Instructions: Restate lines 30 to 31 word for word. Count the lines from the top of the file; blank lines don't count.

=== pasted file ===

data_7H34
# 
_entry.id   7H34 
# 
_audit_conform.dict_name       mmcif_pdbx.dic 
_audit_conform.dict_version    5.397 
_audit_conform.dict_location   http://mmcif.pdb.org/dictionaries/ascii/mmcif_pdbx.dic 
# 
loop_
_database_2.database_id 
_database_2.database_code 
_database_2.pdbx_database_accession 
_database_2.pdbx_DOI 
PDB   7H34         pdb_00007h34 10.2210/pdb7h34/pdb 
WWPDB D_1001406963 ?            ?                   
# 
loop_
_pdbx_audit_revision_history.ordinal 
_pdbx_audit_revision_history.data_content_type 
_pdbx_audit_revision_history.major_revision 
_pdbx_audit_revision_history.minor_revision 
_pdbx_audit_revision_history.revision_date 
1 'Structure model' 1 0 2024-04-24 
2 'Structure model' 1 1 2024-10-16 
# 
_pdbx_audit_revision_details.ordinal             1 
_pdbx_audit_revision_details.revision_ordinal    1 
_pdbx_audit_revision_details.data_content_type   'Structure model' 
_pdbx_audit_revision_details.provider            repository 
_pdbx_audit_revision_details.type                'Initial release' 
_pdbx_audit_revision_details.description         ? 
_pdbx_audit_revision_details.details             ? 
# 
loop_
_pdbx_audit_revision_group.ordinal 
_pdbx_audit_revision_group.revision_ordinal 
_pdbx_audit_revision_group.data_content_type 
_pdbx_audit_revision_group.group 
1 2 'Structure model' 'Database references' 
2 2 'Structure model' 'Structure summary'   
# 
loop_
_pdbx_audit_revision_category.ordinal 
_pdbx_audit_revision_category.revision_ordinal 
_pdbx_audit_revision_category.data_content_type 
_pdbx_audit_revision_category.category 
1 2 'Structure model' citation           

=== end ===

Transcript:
_pdbx_audit_revision_details.type                'Initial release' 
_pdbx_audit_revision_details.description         ? 